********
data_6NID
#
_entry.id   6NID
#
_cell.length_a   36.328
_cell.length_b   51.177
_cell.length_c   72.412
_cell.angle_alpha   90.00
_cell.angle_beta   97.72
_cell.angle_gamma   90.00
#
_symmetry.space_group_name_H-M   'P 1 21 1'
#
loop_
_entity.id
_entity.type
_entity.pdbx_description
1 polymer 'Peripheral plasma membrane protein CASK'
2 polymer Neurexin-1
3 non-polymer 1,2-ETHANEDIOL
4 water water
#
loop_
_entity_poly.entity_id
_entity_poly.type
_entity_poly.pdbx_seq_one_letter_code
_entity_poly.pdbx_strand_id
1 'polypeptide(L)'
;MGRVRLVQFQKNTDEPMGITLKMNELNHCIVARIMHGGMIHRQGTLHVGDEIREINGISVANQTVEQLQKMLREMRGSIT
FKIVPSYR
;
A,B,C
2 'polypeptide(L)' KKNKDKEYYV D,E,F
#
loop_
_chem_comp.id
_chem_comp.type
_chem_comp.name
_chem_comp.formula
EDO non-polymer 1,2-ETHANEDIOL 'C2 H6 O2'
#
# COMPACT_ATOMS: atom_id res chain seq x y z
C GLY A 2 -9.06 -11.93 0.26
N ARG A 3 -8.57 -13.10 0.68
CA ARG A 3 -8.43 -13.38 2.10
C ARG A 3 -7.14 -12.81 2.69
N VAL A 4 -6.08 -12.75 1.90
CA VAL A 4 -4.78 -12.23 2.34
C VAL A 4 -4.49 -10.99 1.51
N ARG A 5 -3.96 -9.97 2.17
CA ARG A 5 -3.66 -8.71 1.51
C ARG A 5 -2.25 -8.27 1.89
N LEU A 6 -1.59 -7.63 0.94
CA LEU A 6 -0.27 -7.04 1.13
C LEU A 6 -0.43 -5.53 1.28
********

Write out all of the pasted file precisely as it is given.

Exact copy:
data_6NID
#
_entry.id   6NID
#
_cell.length_a   36.328
_cell.length_b   51.177
_cell.length_c   72.412
_cell.angle_alpha   90.00
_cell.angle_beta   97.72
_cell.angle_gamma   90.00
#
_symmetry.space_group_name_H-M   'P 1 21 1'
#
loop_
_entity.id
_entity.type
_entity.pdbx_description
1 polymer 'Peripheral plasma membrane protein CASK'
2 polymer Neurexin-1
3 non-polymer 1,2-ETHANEDIOL
4 water water
#
loop_
_entity_poly.entity_id
_entity_poly.type
_entity_poly.pdbx_seq_one_letter_code
_entity_poly.pdbx_strand_id
1 'polypeptide(L)'
;MGRVRLVQFQKNTDEPMGITLKMNELNHCIVARIMHGGMIHRQGTLHVGDEIREINGISVANQTVEQLQKMLREMRGSIT
FKIVPSYR
;
A,B,C
2 'polypeptide(L)' KKNKDKEYYV D,E,F
#
loop_
_chem_comp.id
_chem_comp.type
_chem_comp.name
_chem_comp.formula
EDO non-polymer 1,2-ETHANEDIOL 'C2 H6 O2'
#
# COMPACT_ATOMS: atom_id res chain seq x y z
C GLY A 2 -9.06 -11.93 0.26
N ARG A 3 -8.57 -13.10 0.68
CA ARG A 3 -8.43 -13.38 2.10
C ARG A 3 -7.14 -12.81 2.69
N VAL A 4 -6.08 -12.75 1.90
CA VAL A 4 -4.78 -12.23 2.34
C VAL A 4 -4.49 -10.99 1.51
N ARG A 5 -3.96 -9.97 2.17
CA ARG A 5 -3.66 -8.71 1.51
C ARG A 5 -2.25 -8.27 1.89
N LEU A 6 -1.59 -7.63 0.94
CA LEU A 6 -0.27 -7.04 1.13
C LEU A 6 -0.43 -5.53 1.28